Either way, it was a nice capper to a quiet weekend. Hopefully, with more reviews and word of mouth we can do the last two thirds of the run and really mow the place down.

Saturday, November 08, 2008

Residual benefits

I picked up my second residual check for the commercial and it was even more than the first month's. That confirms what I've been hearing from friends, whose e-mails suggest it's running a LOT.

I thought that was odd, that it would be running more now than before, especially with economy. But my agent told me that this tends to happen -- in tough times a company is more likely to keep an existing ad running rather than investing in a new one. So that's great news, in terms of this particular job. Less great news for the potential to get other ones.

Anyway, for however many months it lasts, I've definitely got an appreciation for the union. Especially since I'm booked next week for a little short-term local spot that doesn't even pay as much as the session fee for the union ad. That's crap.

Thursday, November 06, 2008

Final election thoughts

First, I still do a mental double-take when they say "President-elect Obama." I'm not sure I've completely processed the magnitude of all this. 

Second, I hope all the people newly energized by this election -- and those brand new to the whole, you know, concept of voting at all -- will follow through and maintain their involvement in the process, even in the face of the disappointments, stumbles and compromises that are an inevitable occurrence in politics and governance. I fear that they will be the political equivalent of those who discover the joy of reading through Harry Potter, but never pick up another book that doesn't have magic and wizards.

Finally, a note for Chicago media. Obama's presidency is a national story, not a local story. I was watching ABC Tuesday night and even though it was clear much earlier that Obama had it in the bag (as if the West Coast wasn't a total lock), I was still eagerly awaiting Charlie's official pronouncement. And just as he was delivering the momentous words that "Barack Obama has been elected president of the United Sta-", the fucking affiliate here cut in with local coverage.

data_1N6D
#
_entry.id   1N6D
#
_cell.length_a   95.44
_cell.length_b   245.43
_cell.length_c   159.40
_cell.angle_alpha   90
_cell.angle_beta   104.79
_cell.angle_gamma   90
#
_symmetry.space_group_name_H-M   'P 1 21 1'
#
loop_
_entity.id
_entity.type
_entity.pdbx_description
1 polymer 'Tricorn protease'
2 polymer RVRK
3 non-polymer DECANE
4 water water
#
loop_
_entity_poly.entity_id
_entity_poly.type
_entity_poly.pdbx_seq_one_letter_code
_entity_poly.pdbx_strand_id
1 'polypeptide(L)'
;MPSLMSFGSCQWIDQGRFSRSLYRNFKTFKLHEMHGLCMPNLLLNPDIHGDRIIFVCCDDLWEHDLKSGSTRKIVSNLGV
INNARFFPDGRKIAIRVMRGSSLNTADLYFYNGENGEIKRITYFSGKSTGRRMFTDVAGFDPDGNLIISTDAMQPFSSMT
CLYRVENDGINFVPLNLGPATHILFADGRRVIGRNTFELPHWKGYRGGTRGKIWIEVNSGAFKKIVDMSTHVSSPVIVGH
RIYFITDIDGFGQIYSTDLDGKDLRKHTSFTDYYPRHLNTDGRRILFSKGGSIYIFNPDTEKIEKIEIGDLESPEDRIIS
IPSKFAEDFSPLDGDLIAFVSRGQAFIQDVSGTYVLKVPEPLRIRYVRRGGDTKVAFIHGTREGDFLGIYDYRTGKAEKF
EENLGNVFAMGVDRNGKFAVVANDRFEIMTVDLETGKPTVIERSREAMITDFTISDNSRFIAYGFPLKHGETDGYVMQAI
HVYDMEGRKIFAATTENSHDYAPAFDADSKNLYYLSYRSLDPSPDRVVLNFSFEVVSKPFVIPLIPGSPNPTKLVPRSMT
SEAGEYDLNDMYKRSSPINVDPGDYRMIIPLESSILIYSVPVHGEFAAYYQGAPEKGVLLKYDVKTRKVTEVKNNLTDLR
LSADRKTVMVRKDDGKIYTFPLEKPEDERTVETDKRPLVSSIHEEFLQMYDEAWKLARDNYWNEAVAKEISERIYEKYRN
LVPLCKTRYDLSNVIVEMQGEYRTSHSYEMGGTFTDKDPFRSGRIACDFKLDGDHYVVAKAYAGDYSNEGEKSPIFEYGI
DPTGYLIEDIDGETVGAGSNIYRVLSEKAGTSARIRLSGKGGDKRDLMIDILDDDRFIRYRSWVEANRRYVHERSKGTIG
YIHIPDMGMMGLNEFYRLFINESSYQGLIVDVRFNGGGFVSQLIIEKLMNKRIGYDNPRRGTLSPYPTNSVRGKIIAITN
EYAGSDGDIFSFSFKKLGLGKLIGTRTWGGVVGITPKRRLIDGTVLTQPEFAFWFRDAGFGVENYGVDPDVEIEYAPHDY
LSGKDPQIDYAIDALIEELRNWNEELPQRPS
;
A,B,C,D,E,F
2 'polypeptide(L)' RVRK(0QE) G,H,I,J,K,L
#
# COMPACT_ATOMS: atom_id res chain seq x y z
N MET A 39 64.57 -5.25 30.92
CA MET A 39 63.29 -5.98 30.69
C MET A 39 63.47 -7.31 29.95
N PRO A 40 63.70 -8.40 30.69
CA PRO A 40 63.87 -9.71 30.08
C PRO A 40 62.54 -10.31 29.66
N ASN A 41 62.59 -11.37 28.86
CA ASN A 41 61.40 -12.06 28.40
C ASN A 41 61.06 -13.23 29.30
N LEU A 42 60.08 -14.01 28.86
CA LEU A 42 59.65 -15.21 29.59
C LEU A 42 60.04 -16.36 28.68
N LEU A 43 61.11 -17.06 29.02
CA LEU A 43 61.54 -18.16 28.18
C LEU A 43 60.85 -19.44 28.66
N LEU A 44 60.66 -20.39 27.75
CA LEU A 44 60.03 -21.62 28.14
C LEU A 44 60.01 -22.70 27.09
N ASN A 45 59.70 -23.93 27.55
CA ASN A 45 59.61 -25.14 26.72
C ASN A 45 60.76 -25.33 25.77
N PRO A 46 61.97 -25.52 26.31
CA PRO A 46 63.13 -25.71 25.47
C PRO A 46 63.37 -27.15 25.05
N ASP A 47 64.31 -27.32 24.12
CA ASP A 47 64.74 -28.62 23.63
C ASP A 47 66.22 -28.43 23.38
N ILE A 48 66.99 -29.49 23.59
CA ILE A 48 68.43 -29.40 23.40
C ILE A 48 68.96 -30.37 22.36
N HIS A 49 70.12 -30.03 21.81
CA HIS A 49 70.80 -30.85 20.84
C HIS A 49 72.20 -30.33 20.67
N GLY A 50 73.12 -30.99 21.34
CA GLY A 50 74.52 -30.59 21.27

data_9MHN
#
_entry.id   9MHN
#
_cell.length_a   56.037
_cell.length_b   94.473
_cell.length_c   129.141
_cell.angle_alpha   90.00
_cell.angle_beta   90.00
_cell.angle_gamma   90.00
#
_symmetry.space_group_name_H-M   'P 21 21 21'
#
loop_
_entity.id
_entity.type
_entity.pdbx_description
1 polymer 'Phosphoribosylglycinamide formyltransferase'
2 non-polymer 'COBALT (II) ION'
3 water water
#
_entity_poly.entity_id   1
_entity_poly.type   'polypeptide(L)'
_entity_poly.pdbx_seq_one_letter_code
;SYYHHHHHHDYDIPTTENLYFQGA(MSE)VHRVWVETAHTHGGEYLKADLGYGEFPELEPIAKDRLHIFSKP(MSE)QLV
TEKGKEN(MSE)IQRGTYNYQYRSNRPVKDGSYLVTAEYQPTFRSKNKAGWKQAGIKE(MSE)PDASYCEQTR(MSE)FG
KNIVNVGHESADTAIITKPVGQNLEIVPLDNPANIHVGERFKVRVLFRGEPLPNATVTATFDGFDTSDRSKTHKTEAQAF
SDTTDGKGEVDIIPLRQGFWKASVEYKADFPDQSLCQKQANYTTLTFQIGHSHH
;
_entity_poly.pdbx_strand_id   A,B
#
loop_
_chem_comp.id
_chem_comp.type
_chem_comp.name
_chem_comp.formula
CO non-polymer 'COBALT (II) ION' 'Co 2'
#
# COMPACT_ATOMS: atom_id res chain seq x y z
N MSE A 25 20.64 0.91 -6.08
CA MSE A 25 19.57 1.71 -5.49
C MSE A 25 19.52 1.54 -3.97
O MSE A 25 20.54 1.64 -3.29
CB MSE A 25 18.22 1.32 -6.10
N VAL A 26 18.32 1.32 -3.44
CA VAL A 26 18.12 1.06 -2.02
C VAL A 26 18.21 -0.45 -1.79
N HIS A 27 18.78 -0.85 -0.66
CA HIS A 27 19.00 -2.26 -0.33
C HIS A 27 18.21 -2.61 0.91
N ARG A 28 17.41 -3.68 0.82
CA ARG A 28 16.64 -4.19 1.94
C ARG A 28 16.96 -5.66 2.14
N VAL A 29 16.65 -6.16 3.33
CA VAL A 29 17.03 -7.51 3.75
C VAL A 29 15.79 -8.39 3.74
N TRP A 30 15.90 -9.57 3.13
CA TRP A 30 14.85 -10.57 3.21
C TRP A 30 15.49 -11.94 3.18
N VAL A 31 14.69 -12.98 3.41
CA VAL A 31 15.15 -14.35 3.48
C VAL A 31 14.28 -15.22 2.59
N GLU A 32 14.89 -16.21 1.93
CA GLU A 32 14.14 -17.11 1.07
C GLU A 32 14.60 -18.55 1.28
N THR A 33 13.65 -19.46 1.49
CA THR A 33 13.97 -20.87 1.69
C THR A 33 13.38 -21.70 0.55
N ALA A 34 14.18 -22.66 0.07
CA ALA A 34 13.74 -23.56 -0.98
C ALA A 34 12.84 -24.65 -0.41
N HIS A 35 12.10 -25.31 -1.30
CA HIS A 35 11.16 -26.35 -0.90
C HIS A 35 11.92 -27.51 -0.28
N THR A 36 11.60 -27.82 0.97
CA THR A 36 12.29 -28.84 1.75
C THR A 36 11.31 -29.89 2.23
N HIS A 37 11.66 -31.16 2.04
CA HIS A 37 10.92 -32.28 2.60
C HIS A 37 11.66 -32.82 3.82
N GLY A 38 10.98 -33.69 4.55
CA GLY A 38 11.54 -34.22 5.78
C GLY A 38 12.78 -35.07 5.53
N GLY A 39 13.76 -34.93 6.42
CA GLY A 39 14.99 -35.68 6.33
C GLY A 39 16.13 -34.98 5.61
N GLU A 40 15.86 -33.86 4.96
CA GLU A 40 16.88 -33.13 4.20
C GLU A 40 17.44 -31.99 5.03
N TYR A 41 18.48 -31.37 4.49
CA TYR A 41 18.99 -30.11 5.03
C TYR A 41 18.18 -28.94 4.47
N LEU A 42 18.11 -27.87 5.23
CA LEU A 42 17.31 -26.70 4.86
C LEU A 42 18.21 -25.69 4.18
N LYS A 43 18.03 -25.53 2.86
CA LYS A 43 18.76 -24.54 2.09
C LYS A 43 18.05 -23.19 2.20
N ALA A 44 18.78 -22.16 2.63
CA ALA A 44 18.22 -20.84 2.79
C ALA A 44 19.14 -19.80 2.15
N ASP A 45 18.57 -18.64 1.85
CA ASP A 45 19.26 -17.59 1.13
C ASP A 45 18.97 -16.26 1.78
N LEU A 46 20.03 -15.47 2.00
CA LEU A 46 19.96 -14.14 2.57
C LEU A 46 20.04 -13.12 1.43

It's hard enough to find a national TV news source with a shred of credibility, but the last person whose opinion I want to hear and face I want to see is some puffed-up nitwit from the local news. This is NOT your story. Obama is president now. It's time to surrender the parochialism ("Congo plane crash has a Chicago connection -- update at 10!" and leave the national news to the adults. Thank you.

Tuesday, November 04, 2008

It's morning in America

Wow. What a night. What a country. 

I can barely believe it. Yes, we can!

Countdown to Hope

About an hour 'til the first polls close in Indiana and Kentucky. I cannot believe this day is finally here.

I actually woke up kind of nervous this morning. Since last Wednesday an unnatural calm came over me. Part of it, I think, was having voted and part of it was Obama's final major media blitzkrieg that night. After that, to me it just seemed McCain wasn't really trying any more. Yes, he's flying all over, he upped his ad buys, but he seemed to be just going through the motions.

So yeah, a little nervous now. But I have to keep reminding myself that a loss could only result from outright, widespread fraud or polling that is so far, far off that you'd have to start questioning the fundamental laws of physics to get your arms around it.

Anyway no parties for me, no downtown rallies. I'll be right here, with my laptop and Charlie, George and Dianne -- maybe the last network news team with a little class  and gravitas. (I forgive you guys for your petty debate moderating, btw -- all's well that ends well.)

I turned down an audition for tomorrow. It's way out in the burbs, unreachable by public transpo, but mostly I'm pissed they would hold an audition tomorrow of all days. It was annoying enough to go to one today, but tomorrow I plan on being either hungover, still drunk, or dead in the bathtub, bleeding out from self-inflicted wrist wounds.